Safety and Immunogenicity of Dry Powder Measles Vaccine Administered by Inhalation: A Randomized Controlled Phase I Clinical Trial Public Deposited
  • Background: Measles is a highly infectious respiratory disease which causes 122,000 deaths annually.Although measles vaccine is extremely safe and effective, vaccine coverage could be improved by a vaccinethat is more easily administered and transported. We developed an inhalable dry powder measles vaccine(MVDP) and two delivery devices, and demonstrated safety, immunogenicity, and efficacy of the vaccinein preclinical studies. Here we report the first clinical trial of MVDP delivered by inhalation.Methodology: Sixty adult males aged 18 to 45 years, seropositive for measles antibody, were enrolled inthis controlled Phase I clinical study. Subjects were randomly assigned in 1:1:1 ratio to receive eitherMVDP by Puffhaler®or by SoloventTMdevices or the licensed subcutaneous measles vaccine. Adverseevents (AEs) were recorded with diary cards until day 28 post-vaccination and subjects were followedfor 180 days post-vaccination to assess potential serious long term adverse events. Measles antibodywas measured 7 days before vaccination and at days 21 and 77 after vaccination by ELISA and a plaquereduction neutralization test.Results: All subjects completed the study according to protocol. Most subjects had high levels of base-line measles antibody. No adverse events were reported. MVDP produced serologic responses similar tosubcutaneous vaccination.Conclusions: MVDP was well tolerated in all subjects. Most subjects had high baseline measles antibodytiter which limited ability to measure the serologic responses, and may have limited the adverse eventsfollowing vaccination. Additional studies in subjects without pre-existing measles antibody are neededto further elucidate the safety and immunogenicity of MVDP.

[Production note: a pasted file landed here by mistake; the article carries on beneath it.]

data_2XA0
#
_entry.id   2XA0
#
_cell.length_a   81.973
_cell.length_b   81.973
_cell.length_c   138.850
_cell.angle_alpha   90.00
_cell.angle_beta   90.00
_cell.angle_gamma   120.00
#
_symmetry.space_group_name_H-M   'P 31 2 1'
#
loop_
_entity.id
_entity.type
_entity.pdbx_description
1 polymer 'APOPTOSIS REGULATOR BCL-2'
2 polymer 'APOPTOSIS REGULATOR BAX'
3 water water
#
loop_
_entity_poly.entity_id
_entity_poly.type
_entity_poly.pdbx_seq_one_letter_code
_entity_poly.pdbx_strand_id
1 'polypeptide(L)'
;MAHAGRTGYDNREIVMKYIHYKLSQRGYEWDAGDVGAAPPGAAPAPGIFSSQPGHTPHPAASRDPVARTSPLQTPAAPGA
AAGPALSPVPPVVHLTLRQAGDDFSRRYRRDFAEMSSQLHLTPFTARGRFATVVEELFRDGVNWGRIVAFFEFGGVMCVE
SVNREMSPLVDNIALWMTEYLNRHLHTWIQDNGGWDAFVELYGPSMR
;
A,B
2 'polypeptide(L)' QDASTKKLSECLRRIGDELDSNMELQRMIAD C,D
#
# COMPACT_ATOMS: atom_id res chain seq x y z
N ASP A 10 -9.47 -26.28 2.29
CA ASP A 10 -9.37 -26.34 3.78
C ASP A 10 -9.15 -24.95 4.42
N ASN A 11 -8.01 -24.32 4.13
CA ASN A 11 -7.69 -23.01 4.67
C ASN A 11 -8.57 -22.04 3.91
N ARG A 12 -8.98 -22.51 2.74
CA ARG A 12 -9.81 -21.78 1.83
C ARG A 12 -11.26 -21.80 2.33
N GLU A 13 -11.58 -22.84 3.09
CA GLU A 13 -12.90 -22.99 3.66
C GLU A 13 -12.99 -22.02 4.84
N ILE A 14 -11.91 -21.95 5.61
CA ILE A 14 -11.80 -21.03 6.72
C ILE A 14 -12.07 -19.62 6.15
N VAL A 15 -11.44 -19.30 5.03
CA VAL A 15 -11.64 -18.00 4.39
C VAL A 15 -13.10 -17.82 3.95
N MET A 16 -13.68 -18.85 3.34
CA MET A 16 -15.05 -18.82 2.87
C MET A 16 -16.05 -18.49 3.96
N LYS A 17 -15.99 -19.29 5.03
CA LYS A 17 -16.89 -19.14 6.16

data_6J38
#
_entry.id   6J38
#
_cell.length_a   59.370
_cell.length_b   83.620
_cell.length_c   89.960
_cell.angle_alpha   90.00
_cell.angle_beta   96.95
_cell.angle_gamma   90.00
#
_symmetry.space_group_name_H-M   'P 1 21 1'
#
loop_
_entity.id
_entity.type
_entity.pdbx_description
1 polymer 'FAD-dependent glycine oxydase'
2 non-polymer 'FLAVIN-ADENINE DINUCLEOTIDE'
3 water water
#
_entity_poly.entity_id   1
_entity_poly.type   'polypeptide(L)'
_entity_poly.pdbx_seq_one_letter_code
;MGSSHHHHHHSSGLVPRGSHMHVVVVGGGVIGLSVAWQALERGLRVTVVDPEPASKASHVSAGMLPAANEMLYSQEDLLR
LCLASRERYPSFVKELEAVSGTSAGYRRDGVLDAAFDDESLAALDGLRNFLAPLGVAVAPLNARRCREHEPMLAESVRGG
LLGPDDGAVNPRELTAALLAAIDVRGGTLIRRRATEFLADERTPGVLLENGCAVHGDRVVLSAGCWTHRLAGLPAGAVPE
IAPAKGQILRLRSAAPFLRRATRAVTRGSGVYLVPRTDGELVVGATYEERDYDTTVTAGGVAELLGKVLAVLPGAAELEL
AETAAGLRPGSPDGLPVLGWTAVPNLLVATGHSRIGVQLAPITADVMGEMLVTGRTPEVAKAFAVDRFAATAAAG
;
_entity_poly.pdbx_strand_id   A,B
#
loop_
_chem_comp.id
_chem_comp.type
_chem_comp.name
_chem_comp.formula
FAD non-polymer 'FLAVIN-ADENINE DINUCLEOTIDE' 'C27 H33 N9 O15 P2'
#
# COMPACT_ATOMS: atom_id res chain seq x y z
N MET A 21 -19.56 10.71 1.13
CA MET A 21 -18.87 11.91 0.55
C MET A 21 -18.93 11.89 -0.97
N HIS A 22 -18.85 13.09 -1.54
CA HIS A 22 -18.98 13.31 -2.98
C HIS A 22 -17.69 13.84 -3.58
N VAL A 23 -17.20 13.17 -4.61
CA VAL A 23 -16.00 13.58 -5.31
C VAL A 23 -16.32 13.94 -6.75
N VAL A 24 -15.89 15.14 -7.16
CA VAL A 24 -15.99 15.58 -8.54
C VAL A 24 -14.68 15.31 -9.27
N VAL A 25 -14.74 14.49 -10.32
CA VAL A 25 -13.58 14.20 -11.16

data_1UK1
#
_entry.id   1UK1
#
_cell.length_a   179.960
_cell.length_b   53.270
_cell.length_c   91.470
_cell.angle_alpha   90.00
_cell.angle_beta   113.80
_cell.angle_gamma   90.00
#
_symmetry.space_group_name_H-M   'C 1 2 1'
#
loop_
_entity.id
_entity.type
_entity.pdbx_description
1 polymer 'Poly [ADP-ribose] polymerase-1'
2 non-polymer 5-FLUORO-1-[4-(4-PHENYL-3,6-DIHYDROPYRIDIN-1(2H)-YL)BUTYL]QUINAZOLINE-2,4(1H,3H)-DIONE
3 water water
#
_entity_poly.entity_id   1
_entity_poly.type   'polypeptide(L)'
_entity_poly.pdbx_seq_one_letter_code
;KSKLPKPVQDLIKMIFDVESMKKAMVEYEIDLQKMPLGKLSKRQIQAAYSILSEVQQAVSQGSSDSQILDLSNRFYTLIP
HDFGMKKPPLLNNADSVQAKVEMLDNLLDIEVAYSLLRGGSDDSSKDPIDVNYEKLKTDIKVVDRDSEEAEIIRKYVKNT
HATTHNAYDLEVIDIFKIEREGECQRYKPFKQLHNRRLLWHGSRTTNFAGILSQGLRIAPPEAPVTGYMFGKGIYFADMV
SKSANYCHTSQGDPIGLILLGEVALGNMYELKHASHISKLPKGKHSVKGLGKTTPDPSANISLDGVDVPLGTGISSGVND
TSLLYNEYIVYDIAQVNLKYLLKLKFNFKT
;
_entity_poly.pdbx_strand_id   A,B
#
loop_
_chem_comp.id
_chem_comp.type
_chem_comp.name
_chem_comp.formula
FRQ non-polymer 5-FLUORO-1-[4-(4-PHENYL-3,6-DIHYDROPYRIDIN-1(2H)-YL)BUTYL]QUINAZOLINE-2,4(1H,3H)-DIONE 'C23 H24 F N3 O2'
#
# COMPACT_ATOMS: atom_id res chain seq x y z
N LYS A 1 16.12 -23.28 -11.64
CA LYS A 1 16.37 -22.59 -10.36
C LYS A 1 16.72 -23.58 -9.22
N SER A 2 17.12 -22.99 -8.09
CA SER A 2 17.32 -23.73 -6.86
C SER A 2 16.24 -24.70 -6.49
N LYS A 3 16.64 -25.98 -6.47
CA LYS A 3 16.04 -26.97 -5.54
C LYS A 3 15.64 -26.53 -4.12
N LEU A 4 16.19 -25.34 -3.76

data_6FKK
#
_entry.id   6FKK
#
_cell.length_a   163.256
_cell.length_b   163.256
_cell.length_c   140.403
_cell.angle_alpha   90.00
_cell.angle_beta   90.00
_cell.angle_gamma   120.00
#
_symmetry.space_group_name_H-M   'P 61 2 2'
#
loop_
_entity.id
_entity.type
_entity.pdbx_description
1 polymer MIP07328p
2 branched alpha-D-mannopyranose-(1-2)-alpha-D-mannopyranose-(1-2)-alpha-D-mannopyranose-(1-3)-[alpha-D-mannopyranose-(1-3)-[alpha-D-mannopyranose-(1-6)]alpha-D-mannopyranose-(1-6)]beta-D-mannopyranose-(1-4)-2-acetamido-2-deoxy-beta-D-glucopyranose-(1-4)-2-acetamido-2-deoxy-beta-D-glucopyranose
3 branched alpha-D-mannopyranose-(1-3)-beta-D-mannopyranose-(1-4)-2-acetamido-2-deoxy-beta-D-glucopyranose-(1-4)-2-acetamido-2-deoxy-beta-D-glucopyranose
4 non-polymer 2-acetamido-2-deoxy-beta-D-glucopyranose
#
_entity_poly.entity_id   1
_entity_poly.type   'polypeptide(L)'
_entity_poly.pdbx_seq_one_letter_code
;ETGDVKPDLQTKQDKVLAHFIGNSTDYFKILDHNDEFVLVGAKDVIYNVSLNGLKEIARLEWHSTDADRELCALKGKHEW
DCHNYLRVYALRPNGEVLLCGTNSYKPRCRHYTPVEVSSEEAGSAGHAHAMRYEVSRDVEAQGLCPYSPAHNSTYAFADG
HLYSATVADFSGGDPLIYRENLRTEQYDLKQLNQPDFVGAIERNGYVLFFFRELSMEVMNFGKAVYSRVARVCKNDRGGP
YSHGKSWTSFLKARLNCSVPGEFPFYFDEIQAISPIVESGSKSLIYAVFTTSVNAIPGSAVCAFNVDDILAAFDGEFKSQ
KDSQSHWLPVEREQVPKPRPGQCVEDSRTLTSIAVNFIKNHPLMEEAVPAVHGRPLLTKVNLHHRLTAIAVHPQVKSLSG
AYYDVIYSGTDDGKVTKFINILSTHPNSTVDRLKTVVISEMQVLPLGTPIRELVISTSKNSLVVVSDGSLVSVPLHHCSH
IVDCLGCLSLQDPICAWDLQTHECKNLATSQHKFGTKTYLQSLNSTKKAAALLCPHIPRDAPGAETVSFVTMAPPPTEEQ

Date Issued
  • 2014-10-22
Academic Affiliation
Journal Title
Journal Issue/Number
  • 49.0
Journal Volume
  • 32.0
Last Modified
  • 2019-12-06
Resource Type
Rights Statement
  • 10.1016/j.vaccine.2014.09.071
  • 0264-410X